I use an isopro camp stove in my darkroom for heating up to 1 liter of solution. I mix and heat ferric oxalate in a boiling flask over the flame. The round profile improves heat transfer. Place a rubber stopper LOOSELY on the top of the bottle or flask. This serves as a pressure valve similar to the weight used on a pressure cooker. The stopper also reduces evaporation of liquid which can be significant if heating over a flame. I heat up to the boiling threshold but do not boil. You can feel it with your fingers as you hold the flask. 170 degrees might do it but I suspect slightly higher heat will improve the speed of solubility.

    I have a darkroom ceiling covered with ferric oxalate stains from an eruption the first time I mixed my own from powder. I had pressed the stopper into the flask. Fortunately I was wearing goggles and a dust mask and the glass didn't break. I still had to take an immediate shower to wash ferric oxalate out of my hair.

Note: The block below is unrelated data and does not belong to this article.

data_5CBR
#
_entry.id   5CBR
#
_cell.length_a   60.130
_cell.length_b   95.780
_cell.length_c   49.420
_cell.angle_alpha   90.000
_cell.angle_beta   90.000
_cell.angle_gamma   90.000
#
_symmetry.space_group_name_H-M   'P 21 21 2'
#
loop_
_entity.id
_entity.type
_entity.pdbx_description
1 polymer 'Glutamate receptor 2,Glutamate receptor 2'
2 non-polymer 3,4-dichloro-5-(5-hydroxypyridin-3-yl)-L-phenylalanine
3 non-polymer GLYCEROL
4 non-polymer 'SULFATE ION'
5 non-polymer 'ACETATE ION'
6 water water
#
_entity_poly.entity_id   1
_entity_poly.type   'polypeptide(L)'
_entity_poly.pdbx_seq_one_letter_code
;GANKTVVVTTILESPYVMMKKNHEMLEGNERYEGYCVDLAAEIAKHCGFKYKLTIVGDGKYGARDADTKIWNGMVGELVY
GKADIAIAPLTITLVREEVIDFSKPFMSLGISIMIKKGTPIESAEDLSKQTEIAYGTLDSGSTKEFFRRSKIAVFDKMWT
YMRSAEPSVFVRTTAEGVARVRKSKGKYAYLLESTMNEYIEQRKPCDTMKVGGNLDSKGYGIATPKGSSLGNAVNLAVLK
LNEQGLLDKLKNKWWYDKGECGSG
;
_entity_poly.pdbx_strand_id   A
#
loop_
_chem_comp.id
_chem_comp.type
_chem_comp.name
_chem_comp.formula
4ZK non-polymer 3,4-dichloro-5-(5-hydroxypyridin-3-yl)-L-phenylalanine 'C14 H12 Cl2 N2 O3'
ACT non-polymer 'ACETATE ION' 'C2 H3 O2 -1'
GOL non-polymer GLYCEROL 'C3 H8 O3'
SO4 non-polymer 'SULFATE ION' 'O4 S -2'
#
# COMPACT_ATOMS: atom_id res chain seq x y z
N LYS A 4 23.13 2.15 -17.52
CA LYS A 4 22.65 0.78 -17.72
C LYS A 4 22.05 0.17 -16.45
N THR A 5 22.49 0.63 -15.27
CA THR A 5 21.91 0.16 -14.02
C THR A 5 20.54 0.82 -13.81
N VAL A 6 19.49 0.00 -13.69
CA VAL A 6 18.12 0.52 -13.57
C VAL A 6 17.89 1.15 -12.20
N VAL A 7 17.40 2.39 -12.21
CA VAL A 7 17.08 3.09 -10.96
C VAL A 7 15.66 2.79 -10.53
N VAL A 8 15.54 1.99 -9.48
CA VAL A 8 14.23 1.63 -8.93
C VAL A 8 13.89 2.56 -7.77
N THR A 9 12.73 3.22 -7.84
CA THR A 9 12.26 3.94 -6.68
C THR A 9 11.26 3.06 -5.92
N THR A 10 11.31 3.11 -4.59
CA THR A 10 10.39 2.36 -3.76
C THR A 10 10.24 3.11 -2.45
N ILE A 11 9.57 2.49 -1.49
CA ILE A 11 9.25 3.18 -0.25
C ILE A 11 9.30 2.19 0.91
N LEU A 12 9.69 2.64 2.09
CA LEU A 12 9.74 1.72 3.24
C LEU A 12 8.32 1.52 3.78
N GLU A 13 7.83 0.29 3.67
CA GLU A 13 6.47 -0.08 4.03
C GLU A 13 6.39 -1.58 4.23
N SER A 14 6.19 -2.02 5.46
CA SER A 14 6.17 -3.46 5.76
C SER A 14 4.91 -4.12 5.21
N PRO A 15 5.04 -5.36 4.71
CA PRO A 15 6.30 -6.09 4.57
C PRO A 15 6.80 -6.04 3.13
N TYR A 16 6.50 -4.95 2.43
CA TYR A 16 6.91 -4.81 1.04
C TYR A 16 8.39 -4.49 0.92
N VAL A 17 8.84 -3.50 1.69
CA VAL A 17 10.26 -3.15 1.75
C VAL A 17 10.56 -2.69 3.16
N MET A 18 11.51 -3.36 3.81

Now you understand why I suggested against adding water. You now have a 16.6% solution. Compensate with your Pt/Pd accordingly so you don't waste metal.

    In the grand scheme of things, don't worry about a little undissolved powder. There are a million variables in this process so minor variations from the small amount of undissolved powder won't make enough difference to matter.

    That's my 2 cents...time to get the last print out of the wash.

    Bob Herbst
     
    Last edited by a moderator: Jan 5, 2007
  8. Dana Sullivan

    Dana Sullivan Advertiser Advertiser

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    I would be wary of heating the ferric oxalate solution more than once to disolve it. In the tests we've done at B&S, we've found that the second heating degrades the ferric oxalate and causes grain to be introduced into the image.